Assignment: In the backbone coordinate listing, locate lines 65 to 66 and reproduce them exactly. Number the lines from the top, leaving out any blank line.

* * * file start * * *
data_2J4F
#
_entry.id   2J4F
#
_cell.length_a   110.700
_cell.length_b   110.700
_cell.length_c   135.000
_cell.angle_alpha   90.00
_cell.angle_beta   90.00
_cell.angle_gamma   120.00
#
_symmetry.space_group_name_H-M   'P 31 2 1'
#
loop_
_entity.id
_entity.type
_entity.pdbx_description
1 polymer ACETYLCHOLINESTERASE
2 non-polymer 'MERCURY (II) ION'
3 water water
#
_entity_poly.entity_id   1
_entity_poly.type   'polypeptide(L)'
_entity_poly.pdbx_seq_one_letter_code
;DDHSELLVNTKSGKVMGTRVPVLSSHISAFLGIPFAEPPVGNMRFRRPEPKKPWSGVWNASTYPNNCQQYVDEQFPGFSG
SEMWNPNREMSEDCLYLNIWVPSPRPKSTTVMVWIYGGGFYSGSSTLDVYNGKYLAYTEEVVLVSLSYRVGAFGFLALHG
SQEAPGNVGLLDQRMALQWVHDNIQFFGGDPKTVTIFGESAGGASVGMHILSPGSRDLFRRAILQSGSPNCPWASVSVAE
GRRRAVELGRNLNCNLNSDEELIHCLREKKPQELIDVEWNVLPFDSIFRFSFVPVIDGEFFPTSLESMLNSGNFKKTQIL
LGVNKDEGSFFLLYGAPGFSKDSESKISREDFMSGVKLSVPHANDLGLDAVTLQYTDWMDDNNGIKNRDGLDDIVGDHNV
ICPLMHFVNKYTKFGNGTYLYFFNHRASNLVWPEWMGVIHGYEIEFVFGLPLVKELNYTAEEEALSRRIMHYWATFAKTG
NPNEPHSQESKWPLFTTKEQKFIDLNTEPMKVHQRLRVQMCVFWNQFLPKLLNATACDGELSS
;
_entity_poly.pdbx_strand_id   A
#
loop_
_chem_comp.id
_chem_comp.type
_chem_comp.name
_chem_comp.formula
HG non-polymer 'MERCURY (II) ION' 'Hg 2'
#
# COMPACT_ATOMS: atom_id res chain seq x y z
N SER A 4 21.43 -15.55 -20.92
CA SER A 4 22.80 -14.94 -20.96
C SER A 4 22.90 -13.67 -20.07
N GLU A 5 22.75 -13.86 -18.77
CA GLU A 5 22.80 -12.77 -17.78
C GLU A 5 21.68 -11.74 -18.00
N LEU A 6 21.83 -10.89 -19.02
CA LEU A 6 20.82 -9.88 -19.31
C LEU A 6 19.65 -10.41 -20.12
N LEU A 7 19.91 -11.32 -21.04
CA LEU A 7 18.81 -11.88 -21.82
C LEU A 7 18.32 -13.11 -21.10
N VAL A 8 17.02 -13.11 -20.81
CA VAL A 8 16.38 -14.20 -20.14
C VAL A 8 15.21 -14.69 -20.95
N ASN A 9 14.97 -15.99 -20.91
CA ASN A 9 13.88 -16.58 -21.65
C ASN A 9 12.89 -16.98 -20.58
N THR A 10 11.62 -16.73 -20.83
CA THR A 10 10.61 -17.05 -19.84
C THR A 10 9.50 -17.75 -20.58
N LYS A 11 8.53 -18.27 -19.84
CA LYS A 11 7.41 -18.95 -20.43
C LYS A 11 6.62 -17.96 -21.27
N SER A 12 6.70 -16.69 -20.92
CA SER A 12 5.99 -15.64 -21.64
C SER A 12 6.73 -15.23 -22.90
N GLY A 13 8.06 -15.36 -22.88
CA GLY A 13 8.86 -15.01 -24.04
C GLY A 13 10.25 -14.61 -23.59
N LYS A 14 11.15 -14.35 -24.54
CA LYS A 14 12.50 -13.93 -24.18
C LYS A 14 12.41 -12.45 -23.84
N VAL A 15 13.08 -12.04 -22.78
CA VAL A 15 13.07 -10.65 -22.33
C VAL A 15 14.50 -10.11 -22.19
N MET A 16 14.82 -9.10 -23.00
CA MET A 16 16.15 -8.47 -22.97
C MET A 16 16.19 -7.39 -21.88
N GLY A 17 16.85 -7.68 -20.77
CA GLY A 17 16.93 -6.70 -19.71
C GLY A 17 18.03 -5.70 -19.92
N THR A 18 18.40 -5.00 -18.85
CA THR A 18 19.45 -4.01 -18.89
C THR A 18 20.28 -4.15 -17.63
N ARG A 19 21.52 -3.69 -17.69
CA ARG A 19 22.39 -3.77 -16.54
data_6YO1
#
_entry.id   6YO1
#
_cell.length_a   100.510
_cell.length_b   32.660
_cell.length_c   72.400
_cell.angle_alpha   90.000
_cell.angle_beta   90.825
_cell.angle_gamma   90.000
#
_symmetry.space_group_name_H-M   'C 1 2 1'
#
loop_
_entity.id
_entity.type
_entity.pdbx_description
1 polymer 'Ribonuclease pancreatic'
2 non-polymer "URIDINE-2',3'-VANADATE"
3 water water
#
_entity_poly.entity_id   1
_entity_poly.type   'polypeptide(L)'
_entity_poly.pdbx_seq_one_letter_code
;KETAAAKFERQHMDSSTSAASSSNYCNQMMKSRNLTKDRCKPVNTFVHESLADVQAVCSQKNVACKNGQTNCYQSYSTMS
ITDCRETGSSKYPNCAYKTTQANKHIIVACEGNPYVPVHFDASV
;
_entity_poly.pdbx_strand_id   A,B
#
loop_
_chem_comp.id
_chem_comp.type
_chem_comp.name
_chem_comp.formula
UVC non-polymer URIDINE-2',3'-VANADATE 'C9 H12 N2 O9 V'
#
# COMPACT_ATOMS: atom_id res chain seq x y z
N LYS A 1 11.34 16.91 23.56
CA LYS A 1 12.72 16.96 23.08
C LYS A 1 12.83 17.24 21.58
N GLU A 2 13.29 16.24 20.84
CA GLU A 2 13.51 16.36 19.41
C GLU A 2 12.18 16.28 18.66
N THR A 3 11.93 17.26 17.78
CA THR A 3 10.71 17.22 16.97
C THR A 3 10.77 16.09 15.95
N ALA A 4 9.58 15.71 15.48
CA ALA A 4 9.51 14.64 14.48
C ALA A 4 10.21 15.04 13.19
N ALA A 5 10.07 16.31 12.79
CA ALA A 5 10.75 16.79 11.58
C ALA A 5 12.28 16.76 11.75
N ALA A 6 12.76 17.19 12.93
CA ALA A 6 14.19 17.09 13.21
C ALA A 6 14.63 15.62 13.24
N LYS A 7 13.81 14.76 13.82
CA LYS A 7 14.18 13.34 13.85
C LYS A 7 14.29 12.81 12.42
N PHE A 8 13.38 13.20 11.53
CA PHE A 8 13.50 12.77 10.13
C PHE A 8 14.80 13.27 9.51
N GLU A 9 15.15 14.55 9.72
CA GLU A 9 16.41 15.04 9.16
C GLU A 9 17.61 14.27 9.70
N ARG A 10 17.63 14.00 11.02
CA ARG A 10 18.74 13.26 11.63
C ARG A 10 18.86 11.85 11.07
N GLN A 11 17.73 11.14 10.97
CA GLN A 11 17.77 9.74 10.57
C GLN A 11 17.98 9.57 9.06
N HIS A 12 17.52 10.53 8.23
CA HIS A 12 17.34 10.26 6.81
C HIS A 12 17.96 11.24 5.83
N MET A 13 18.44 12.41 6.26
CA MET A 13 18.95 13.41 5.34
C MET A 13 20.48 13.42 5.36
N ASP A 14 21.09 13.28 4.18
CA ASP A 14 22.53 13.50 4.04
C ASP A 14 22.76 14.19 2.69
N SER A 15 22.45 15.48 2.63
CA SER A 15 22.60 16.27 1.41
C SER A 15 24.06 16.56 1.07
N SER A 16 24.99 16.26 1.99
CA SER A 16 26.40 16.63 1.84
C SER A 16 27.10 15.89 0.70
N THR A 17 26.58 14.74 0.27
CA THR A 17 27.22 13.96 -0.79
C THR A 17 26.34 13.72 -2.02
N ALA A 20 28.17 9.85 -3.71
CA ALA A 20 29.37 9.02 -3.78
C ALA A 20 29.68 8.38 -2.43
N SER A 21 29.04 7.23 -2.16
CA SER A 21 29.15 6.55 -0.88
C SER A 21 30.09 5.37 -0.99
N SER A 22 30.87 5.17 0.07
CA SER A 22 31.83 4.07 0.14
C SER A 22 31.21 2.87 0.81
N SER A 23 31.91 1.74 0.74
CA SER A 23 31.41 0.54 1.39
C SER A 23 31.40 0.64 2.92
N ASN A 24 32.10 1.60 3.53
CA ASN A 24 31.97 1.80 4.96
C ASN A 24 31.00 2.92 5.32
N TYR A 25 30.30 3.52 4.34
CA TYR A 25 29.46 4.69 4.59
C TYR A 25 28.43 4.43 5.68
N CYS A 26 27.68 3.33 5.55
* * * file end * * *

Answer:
CA LYS A 11 7.41 -18.95 -20.43
C LYS A 11 6.62 -17.96 -21.27